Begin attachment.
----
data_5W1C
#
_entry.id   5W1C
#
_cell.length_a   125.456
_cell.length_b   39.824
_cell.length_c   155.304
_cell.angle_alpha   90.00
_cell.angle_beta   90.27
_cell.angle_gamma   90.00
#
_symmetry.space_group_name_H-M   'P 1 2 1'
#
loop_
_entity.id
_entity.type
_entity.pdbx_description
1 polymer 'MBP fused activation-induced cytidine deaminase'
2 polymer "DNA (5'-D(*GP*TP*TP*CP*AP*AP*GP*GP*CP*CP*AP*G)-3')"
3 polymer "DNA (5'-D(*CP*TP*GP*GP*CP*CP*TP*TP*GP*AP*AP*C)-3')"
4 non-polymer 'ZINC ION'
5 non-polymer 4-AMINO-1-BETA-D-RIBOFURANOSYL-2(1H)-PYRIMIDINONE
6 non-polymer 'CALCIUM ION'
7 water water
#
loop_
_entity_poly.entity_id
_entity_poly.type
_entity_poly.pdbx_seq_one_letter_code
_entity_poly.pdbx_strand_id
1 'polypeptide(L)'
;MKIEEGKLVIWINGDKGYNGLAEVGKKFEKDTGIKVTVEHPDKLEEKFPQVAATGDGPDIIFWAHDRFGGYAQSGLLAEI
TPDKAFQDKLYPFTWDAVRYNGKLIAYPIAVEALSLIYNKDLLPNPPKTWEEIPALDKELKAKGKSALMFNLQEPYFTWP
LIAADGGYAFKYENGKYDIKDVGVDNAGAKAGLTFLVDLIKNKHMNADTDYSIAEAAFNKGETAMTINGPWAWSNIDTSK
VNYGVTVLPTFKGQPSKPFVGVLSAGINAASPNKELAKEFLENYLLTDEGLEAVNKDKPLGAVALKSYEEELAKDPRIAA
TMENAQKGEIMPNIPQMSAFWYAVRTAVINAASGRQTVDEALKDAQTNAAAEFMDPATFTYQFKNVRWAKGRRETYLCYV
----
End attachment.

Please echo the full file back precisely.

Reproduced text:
data_5W1C
#
_entry.id   5W1C
#
_cell.length_a   125.456
_cell.length_b   39.824
_cell.length_c   155.304
_cell.angle_alpha   90.00
_cell.angle_beta   90.27
_cell.angle_gamma   90.00
#
_symmetry.space_group_name_H-M   'P 1 2 1'
#
loop_
_entity.id
_entity.type
_entity.pdbx_description
1 polymer 'MBP fused activation-induced cytidine deaminase'
2 polymer "DNA (5'-D(*GP*TP*TP*CP*AP*AP*GP*GP*CP*CP*AP*G)-3')"
3 polymer "DNA (5'-D(*CP*TP*GP*GP*CP*CP*TP*TP*GP*AP*AP*C)-3')"
4 non-polymer 'ZINC ION'
5 non-polymer 4-AMINO-1-BETA-D-RIBOFURANOSYL-2(1H)-PYRIMIDINONE
6 non-polymer 'CALCIUM ION'
7 water water
#
loop_
_entity_poly.entity_id
_entity_poly.type
_entity_poly.pdbx_seq_one_letter_code
_entity_poly.pdbx_strand_id
1 'polypeptide(L)'
;MKIEEGKLVIWINGDKGYNGLAEVGKKFEKDTGIKVTVEHPDKLEEKFPQVAATGDGPDIIFWAHDRFGGYAQSGLLAEI
TPDKAFQDKLYPFTWDAVRYNGKLIAYPIAVEALSLIYNKDLLPNPPKTWEEIPALDKELKAKGKSALMFNLQEPYFTWP
LIAADGGYAFKYENGKYDIKDVGVDNAGAKAGLTFLVDLIKNKHMNADTDYSIAEAAFNKGETAMTINGPWAWSNIDTSK
VNYGVTVLPTFKGQPSKPFVGVLSAGINAASPNKELAKEFLENYLLTDEGLEAVNKDKPLGAVALKSYEEELAKDPRIAA
TMENAQKGEIMPNIPQMSAFWYAVRTAVINAASGRQTVDEALKDAQTNAAAEFMDPATFTYQFKNVRWAKGRRETYLCYV